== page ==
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e-SPEN Journal xxx (2013) e1ee6

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Review of drug stability in parenteral nutrition admixtures

Daniel Cardona a, *, Maria Nadal b, Joan Estelrich c, M. Antnia Mangues a

Pharmacy Department, Hospital Santa Creu i Sant Pau, 167-08025 Barcelona, Spain Primary Care Pharmacist, Catalan Health Institute, Girona, Spain c Physicochemical Department, Universitat de Barcelona, Spain

a r t i c l e i n f o
Article history: Received 30 November 2012 Accepted 6 June 2013 Keywords: Parenteral nutrition admixtures Peripheral parenteral nutrition admixtures Drugs Incompatibility Physical emulsion stability Drug stability

a b s t r a c t
Background and aims: The addition of drugs to parenteral nutrition admixtures (PNA) or simultaneous Ysite administration is a concern in daily practice. We present a literature review studies on the physicochemical stability of drugs using both methods. Methods: We performed a search of electronic databases and publications about drug stability in PNA. We prioritized studies that used two methods for obtaining samples: the reproduction of clinical administration conditions or centrifugation. Results: Forty-two studies met all inclusion criteria and covered a total of 118 drugs with the following characteristics: simultaneous Y-site administration [20 studies and 115 drugs], and administration in PNA [24 studies and 13 drugs]. Eighty drugs administered in PNA via Y-site were compatible and 26 incompatible, while 9 results depended on the study conditions. Twelve out of 13 drugs included in the PNA were compatible for more than 24 h at room temperature. Conclusions: The results of drug stability tests depend on the sampling methodology. Most of the results were obtained by the centrifugation method. Although the clinical method is much more reliable and offers a higher reproducibility of physicochemical stability, we found it was used by very few studies. Published by Elsevier Ltd on behalf of European Society for Clinical Nutrition and Metabolism.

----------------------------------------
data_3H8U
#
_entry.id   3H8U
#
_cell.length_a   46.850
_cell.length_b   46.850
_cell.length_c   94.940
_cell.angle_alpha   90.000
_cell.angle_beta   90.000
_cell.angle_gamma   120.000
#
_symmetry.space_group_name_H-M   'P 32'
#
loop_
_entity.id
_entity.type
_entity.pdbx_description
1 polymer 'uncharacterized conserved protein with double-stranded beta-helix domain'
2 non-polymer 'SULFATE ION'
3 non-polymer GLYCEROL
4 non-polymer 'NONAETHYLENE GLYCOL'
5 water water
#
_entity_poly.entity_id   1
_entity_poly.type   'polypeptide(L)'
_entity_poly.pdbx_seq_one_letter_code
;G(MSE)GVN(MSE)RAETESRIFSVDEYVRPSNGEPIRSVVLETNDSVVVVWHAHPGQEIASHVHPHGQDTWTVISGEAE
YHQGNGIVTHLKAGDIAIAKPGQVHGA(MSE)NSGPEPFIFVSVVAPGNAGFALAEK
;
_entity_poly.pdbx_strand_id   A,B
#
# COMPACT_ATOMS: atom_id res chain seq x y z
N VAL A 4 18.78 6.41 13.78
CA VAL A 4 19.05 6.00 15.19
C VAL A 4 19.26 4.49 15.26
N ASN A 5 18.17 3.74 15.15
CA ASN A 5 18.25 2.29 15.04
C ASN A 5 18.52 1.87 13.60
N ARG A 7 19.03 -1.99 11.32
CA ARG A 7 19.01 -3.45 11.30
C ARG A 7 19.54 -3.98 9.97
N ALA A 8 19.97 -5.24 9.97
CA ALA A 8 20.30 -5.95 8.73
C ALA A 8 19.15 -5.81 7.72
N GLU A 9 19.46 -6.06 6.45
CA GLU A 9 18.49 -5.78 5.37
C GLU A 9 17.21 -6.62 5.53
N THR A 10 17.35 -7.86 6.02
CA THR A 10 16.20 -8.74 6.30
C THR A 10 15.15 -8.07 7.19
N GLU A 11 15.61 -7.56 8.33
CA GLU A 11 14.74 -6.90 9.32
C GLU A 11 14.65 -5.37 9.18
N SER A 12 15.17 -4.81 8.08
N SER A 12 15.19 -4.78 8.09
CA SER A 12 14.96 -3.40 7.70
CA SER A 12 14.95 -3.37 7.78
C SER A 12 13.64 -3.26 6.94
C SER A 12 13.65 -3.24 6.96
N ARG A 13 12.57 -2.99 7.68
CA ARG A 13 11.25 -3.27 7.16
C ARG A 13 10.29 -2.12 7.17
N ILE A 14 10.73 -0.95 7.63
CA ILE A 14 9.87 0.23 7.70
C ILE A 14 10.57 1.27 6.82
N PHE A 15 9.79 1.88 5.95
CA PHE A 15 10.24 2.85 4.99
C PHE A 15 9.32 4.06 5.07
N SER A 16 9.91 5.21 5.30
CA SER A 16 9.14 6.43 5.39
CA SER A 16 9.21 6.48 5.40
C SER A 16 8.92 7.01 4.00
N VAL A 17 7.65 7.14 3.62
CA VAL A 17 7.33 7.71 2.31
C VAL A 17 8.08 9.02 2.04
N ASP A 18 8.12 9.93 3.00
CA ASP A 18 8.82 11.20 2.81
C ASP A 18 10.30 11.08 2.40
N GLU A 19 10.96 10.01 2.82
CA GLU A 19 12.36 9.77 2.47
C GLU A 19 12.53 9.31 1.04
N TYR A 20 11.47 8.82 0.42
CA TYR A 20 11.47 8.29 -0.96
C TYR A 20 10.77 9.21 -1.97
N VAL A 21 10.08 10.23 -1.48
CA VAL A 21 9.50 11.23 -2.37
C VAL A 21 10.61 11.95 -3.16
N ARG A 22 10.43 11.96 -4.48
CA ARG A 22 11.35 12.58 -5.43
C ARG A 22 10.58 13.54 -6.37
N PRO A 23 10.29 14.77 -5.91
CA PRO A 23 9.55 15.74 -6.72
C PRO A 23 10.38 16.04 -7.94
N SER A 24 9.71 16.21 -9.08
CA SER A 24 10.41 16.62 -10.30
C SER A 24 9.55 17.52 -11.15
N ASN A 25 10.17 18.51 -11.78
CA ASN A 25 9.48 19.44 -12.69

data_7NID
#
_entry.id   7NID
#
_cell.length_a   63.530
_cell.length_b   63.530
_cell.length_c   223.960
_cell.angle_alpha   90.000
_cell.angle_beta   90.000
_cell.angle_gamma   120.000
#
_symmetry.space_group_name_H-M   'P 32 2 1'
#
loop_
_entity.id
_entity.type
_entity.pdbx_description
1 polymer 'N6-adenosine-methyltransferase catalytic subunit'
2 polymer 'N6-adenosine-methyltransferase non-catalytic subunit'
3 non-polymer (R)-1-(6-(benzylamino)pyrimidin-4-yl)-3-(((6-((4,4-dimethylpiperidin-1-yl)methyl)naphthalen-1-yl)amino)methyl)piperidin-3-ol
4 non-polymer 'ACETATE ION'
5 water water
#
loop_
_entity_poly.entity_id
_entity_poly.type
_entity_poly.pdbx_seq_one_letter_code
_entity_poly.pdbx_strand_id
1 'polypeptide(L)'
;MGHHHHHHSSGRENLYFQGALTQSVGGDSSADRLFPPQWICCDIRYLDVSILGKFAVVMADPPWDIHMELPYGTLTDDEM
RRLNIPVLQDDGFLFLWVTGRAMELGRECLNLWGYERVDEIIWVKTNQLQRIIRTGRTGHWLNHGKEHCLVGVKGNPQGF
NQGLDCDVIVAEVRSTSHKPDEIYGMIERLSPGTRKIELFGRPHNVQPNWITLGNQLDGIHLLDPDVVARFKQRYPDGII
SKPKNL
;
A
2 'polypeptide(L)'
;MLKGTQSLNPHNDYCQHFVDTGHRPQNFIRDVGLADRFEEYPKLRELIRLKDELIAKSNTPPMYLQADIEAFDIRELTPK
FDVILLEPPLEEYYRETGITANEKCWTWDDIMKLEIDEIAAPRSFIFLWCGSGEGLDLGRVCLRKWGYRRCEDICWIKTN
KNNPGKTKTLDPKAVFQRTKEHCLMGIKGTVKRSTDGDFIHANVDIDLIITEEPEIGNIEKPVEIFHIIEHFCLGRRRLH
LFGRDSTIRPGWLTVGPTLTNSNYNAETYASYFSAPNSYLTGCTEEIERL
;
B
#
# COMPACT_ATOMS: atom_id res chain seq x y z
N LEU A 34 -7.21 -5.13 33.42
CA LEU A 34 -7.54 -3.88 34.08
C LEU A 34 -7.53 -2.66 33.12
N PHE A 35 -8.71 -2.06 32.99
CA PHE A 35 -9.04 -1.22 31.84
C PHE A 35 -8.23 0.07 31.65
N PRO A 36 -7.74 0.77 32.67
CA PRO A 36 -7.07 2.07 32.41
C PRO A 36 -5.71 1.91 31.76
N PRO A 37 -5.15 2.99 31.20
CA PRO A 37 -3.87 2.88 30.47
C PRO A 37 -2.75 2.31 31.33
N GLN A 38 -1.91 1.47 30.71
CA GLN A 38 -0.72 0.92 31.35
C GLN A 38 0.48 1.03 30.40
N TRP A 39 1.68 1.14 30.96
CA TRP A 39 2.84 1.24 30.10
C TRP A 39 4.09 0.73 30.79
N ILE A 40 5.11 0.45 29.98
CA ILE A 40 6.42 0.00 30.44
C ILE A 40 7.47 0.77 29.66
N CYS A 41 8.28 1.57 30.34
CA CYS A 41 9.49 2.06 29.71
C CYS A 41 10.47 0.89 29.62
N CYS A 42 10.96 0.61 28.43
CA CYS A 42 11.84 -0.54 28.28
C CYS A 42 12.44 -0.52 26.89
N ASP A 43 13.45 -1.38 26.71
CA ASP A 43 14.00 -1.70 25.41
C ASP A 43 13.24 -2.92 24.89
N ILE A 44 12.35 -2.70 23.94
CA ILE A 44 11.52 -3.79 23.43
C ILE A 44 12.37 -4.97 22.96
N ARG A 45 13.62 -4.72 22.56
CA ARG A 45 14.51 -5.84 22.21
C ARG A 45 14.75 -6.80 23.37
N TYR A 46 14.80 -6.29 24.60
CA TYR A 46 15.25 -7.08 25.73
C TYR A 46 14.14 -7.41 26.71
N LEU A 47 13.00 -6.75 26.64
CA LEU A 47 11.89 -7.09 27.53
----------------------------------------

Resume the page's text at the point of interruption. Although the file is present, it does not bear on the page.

1. Introduction Two methods are used to administer drugs with parenteral nutrition admixtures (PNA): simultaneous Y-site infusion or inclusion in the PNA. The former normally consists of an intermittent infusion of drugs with PNA in simultaneous Y-site administration. The liquid content in the nutrient admixture is used as a vehicle for introducing the drugs into the patient. Once the admixture is prepared, the contact time between drugs and admixture can range from 10 min to 12 h. In the second method, the drug is mixed with the PNA and the period of co-infusion is the same, usually up to 24 h. However, this method is not usual in daily clinical practice due to the problems arising from a possible lack of physicochemical


Abbreviations: CC, Coulter Counter; CR, counted radioactivity recovered after Iodine labelling; EMIT, enzyme multiple immunoassay; EVA, ethylene vinyl acetate; FACS, uorescence activated cell sorter; FPI, Fluorescence polarization immunoassay; HPLC, high-performance liquid chromatography; LD, laser diffraction; PCS, photon correlation spectroscopy; PN, parenteral nutrition; PNA, parenteral nutrition admixtures; PPNA, peripheral parenteral nutrition admixures; PVC, polyvinyl chloride; RIA, radioimmunoassay; RT, room temperature. * Corresponding author. Tel.: 34 93 553 74 58; fax: 34 93 553 74 71. E-mail address: dcardona@santpau.cat (D. Cardona).